A 65-year-old environmental volunteer, who was diagnosed with liver cancer three years ago, is continuing with his eco-oriented mission, despite his declining health and having recently undergone a liver transplant.
Taking every opportunity to bolster the environment, even when lying in his bed, Chang Feng-nien (張豐年) assesses pro-green achievements at the hospital where he is being treated, Greater Kaohsiung’s Chang Gung Memorial Hospital.
“The hospital has apparently put some serious effort into greening its environment, but it should tend better to its tree management and should also lower the proportion of exotic tree species it plants,” Chang told the hospital before he was discharged following his treatment there.
His strong sense of mission to environmental issues only started about a decade ago, when the former surgeon was displeased with the way roadside trees in his residential area were being cut back and stood up against it.
This unexpected twist in Chang’s life has seen him dabbling in a number of eco-related issues — from planting roadside trees to water resource management and from noise pollution efforts to the development of Central Taiwan Science Park as well as a a petrochemical technology plant.
Public construction projects are also matters of great concern to Chang, in particular watershed management and disaster prevention in mountainous areas.
Drawing an analogy between medical practices and environmental protection, Chang said that surgeons are trained to envisage probable outcomes, complications and the after-effects of surgery before performing an operation, so as to avoid any problems.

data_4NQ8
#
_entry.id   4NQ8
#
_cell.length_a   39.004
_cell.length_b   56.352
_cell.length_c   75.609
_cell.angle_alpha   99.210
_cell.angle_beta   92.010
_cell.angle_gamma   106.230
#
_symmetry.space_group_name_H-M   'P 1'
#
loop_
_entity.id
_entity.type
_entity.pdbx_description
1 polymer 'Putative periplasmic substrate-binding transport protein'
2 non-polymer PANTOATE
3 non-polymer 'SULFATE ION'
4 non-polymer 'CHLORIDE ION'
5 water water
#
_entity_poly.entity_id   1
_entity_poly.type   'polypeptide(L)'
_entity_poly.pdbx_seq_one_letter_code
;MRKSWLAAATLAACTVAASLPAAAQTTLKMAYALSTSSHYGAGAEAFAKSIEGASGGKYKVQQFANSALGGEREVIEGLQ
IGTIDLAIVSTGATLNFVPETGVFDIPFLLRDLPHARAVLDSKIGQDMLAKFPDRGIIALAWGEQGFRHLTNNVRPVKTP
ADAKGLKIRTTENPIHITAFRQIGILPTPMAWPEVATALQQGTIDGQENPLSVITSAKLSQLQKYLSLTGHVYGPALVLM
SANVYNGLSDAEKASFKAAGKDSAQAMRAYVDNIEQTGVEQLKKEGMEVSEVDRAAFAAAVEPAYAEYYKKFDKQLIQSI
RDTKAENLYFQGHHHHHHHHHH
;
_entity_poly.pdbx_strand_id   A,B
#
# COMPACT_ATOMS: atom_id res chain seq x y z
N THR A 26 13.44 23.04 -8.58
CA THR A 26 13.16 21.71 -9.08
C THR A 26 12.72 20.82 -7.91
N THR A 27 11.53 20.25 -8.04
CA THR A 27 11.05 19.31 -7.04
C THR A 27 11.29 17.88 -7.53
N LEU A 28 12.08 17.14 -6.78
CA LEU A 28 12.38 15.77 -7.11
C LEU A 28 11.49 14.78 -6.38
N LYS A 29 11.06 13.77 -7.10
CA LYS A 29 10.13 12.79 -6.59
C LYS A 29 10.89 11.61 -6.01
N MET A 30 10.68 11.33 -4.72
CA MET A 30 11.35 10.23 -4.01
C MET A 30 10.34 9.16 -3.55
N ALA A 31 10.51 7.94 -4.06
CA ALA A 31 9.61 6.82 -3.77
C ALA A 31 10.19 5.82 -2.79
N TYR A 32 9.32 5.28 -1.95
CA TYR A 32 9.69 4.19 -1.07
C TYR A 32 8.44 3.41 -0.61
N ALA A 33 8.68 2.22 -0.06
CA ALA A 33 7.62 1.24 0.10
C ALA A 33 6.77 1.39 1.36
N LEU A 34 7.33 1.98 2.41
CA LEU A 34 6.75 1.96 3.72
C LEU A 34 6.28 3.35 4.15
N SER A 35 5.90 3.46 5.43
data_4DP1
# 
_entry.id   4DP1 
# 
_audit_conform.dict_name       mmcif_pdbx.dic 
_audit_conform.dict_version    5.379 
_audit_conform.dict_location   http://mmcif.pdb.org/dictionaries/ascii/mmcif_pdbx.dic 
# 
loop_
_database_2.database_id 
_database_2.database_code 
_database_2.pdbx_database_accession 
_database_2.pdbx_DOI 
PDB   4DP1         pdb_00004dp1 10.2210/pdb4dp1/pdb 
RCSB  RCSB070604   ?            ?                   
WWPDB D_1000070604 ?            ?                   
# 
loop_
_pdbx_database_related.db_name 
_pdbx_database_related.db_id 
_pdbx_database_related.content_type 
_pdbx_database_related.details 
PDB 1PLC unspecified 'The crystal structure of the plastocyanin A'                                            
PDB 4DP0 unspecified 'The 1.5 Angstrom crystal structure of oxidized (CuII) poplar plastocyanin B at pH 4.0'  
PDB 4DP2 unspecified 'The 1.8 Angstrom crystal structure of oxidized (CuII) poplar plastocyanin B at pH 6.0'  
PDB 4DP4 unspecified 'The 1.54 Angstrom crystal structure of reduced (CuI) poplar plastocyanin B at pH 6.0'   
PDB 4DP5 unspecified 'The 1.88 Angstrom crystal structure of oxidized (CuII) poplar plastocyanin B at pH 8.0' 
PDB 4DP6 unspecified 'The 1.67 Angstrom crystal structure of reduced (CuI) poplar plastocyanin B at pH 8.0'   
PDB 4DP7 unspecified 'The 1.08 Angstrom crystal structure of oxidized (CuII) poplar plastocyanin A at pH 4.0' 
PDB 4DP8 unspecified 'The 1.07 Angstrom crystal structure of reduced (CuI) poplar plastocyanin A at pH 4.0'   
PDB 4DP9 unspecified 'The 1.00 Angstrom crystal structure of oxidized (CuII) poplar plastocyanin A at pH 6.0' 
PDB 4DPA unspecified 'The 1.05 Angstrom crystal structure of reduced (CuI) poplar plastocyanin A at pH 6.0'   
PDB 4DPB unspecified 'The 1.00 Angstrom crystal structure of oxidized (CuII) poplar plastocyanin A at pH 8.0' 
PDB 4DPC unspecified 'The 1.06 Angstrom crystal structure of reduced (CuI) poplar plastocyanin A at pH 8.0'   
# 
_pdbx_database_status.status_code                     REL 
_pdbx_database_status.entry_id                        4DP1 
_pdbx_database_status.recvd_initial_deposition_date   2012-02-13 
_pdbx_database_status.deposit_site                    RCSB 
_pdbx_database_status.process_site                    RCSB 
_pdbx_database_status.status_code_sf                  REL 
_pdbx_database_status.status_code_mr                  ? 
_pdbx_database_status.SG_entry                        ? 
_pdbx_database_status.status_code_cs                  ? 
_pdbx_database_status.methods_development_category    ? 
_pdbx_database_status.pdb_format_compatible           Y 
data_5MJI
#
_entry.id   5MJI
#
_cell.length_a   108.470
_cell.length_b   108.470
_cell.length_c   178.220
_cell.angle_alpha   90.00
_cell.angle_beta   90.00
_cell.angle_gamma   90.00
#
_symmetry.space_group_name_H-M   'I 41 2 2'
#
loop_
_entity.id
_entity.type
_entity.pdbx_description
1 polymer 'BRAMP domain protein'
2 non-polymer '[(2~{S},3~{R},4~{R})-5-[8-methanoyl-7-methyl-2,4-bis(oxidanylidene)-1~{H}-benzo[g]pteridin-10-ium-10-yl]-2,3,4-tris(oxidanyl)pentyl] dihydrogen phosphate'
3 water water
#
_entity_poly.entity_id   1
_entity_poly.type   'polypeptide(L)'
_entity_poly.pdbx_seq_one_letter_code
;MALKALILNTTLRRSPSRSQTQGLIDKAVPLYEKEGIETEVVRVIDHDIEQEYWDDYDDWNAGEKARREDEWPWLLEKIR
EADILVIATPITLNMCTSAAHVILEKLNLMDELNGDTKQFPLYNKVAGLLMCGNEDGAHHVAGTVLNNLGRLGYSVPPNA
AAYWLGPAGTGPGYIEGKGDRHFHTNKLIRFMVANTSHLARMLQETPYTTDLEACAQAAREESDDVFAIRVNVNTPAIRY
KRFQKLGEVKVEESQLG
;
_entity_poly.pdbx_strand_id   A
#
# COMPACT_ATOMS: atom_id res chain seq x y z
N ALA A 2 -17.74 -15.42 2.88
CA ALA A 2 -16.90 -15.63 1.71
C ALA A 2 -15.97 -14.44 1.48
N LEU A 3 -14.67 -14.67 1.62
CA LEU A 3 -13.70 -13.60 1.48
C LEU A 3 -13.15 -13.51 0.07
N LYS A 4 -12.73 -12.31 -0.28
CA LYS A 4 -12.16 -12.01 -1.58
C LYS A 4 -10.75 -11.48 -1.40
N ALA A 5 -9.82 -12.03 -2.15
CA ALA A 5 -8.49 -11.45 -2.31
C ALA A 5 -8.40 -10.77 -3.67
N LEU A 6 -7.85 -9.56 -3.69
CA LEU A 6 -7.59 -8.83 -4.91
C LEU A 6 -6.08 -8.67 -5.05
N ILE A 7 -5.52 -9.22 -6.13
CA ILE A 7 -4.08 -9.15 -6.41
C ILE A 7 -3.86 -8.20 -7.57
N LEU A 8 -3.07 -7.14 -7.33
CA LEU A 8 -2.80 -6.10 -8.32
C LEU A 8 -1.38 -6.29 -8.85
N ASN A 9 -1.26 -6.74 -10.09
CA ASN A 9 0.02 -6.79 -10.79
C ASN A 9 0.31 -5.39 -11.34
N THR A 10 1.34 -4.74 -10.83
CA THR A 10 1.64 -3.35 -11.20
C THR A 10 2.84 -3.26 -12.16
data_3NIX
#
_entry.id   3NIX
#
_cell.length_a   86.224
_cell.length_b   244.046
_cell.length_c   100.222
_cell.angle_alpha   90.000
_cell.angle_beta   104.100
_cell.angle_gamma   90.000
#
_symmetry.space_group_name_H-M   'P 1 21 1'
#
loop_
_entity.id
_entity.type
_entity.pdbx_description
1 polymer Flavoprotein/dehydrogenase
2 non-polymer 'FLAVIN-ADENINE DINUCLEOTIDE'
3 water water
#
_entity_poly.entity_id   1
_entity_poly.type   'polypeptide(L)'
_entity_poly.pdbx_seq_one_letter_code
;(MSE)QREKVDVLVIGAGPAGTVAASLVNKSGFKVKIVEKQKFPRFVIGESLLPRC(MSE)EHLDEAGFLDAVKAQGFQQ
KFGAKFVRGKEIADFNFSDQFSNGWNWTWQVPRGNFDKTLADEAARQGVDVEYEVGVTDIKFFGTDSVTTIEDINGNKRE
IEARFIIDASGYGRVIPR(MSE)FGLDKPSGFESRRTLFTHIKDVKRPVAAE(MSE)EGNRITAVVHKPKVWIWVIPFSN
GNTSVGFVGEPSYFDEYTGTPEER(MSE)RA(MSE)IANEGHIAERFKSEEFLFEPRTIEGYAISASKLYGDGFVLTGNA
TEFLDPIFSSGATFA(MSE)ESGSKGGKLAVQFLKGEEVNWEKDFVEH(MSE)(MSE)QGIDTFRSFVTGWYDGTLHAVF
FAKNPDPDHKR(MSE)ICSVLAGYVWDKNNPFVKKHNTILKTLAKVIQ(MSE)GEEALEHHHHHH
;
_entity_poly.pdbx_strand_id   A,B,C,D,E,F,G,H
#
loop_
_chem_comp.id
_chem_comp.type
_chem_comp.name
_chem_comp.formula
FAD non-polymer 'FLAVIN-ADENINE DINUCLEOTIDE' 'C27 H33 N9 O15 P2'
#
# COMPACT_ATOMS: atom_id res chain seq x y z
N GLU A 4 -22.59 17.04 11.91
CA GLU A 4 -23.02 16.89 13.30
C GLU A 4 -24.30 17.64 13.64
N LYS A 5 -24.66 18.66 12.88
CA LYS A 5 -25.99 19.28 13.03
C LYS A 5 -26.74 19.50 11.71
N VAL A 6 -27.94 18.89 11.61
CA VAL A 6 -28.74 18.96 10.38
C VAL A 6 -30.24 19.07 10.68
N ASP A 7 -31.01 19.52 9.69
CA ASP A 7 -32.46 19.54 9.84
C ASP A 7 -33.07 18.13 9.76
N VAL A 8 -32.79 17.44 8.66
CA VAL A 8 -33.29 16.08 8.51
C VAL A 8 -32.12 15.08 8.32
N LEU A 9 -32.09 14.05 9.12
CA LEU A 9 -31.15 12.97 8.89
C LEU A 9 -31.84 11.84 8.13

“The same surgical training method could also be applied to environmental issues, which helps me foresee various problems,” Chang said.
When asked to name the achievement he takes most pride in from the past decade, Chang said it was his successful promotion of the “recombination noise article” — which he said was dubbed the “Chang Feng-nien bill” by the public at the time.
Chang said that the original law only regulated single noises that surpassed maximum allowable decibel levels, while disregarding collective noise.
“However, with my years of advocacy and effort, the Environmental Protection Administration under the Executive Yuan at last agreed to my proposals to measure the decibel levels of collective noises and impose a stricter control on noise [pollution],” he said.
Starting off as a non-professional in the field of environmental protection, Chang took part in many meetings to acquire knowledge on the topic.
Because of the professional competence he has accumulated over the past 10 years, Chang turned from a widely ignored amateur to a prominent advocate whose words no longer go unheeded.
However, Chang’s achievements have come with a heavy price tag: He has poured about NT$10 million (US$339,000) into various environmental protection efforts, while his heavy workload as a medical practitioner and also as an environmental advocate have greatly affected his health.
Thanks to the generosity and selflessness of his son, who recently donated two-thirds of his liver to save his father, Chang can continue upholding his mission to protect the environment.
In spite of his seemingly indestructible determination, the 65-year-old still cannot halt the natural aging process of his body, which he said has brought about a gradual decline in his vision and physical strength.